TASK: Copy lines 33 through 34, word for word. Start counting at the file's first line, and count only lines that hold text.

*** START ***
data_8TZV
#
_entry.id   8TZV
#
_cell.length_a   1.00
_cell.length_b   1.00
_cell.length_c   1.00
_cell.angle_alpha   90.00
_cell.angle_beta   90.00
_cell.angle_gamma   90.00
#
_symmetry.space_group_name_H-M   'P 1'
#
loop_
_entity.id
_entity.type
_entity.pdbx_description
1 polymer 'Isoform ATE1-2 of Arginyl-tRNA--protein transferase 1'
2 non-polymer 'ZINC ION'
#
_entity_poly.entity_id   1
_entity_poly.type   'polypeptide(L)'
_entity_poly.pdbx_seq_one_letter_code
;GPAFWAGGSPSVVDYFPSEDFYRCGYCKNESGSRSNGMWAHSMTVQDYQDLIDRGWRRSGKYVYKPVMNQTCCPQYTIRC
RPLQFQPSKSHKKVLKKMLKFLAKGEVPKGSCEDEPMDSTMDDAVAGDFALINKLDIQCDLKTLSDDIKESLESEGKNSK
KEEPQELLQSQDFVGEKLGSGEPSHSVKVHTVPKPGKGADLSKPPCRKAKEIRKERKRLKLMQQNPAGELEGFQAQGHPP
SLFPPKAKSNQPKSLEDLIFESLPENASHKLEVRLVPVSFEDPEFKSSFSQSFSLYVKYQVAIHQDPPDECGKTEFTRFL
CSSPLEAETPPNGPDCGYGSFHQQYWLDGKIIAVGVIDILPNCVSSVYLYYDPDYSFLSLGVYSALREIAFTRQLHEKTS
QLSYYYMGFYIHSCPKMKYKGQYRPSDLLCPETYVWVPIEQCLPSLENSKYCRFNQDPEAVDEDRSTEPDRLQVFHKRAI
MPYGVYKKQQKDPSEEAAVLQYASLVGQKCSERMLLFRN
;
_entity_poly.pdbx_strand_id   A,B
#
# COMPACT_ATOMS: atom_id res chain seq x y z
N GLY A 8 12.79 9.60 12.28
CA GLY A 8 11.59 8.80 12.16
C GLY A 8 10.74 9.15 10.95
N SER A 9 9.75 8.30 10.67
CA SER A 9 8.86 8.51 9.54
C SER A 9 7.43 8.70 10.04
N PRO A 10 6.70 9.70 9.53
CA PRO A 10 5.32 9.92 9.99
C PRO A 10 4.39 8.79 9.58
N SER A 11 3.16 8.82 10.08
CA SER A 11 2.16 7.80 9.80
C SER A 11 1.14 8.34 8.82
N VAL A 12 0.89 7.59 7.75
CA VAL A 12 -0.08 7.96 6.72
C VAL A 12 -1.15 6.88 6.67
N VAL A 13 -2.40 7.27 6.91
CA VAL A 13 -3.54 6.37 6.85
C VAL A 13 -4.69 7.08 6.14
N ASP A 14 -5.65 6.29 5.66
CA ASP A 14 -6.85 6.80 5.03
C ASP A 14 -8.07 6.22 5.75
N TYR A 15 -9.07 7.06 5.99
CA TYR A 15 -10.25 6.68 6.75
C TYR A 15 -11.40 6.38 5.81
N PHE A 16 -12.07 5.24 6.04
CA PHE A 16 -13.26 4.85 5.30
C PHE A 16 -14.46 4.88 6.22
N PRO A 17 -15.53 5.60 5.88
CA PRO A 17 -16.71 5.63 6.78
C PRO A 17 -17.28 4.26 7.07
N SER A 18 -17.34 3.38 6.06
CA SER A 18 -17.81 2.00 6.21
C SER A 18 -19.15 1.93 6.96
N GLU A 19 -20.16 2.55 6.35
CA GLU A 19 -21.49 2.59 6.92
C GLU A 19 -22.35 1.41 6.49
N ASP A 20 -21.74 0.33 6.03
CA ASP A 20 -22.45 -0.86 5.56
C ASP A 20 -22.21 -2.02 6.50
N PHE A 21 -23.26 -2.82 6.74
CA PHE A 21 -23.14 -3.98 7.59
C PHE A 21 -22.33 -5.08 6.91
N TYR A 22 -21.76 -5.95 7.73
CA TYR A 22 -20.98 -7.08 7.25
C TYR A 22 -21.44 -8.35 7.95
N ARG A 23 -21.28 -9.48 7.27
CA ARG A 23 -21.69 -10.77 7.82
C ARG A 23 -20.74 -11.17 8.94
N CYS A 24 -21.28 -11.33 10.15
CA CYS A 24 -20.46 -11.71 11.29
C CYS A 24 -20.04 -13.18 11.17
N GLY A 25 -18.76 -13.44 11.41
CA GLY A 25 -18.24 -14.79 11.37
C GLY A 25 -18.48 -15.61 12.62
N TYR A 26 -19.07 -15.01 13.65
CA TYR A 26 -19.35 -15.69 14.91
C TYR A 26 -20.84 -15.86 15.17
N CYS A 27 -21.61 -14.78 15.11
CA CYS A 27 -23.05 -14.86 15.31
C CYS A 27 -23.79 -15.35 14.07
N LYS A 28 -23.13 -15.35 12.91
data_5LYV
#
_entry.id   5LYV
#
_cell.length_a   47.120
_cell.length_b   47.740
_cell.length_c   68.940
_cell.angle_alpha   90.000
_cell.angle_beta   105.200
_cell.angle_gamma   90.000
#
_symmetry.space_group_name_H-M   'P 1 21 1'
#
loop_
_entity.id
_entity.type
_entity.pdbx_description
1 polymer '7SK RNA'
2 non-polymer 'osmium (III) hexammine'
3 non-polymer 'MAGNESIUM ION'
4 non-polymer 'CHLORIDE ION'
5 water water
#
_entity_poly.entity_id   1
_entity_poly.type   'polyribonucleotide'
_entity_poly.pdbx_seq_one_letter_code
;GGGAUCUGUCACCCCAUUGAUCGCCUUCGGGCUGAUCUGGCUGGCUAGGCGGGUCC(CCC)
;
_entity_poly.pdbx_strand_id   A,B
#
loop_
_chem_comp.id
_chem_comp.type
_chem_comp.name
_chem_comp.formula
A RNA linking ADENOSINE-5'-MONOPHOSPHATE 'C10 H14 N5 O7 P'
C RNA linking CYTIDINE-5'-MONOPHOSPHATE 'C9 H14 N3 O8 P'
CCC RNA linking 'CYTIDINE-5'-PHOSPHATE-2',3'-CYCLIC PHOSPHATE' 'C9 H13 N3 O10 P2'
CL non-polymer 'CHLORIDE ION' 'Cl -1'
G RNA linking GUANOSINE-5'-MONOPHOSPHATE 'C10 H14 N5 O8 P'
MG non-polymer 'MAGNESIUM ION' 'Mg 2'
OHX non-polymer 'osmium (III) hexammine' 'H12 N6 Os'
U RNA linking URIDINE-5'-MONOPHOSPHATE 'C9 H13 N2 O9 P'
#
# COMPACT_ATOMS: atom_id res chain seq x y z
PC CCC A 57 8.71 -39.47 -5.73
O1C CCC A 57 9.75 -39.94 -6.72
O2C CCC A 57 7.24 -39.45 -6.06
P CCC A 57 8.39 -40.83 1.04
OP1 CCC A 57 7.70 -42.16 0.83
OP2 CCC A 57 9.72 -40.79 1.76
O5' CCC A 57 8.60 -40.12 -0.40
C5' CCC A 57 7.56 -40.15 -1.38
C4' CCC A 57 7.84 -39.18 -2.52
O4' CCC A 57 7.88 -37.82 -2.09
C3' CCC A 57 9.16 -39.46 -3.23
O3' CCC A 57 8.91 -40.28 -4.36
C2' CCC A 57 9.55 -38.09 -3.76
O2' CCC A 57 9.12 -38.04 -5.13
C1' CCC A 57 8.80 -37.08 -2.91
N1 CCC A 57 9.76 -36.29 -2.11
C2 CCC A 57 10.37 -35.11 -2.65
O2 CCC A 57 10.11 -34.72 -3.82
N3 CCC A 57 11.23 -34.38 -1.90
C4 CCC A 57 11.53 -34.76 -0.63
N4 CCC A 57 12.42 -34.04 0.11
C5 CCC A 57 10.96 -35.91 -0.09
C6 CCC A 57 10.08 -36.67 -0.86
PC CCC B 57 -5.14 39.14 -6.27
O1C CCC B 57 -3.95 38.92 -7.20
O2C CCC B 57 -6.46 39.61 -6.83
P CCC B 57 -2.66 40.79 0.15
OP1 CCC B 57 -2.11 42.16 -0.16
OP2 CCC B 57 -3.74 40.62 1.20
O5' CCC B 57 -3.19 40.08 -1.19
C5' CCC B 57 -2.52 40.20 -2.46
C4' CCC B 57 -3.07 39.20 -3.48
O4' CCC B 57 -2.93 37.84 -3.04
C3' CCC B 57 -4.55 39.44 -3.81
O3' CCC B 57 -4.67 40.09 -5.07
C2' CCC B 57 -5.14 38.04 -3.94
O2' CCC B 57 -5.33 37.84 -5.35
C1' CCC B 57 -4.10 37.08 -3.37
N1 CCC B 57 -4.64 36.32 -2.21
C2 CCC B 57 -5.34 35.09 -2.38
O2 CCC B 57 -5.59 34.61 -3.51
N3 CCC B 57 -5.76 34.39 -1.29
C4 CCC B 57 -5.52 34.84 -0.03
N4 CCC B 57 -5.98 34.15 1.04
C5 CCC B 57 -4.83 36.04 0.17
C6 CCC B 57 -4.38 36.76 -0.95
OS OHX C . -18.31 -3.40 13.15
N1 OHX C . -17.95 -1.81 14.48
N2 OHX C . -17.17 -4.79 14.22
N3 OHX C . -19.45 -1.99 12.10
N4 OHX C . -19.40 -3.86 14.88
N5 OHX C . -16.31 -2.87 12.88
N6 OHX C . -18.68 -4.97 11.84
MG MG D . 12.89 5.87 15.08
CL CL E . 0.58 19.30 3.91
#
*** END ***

#
# COMPACT_ATOMS: atom_id res chain seq x y z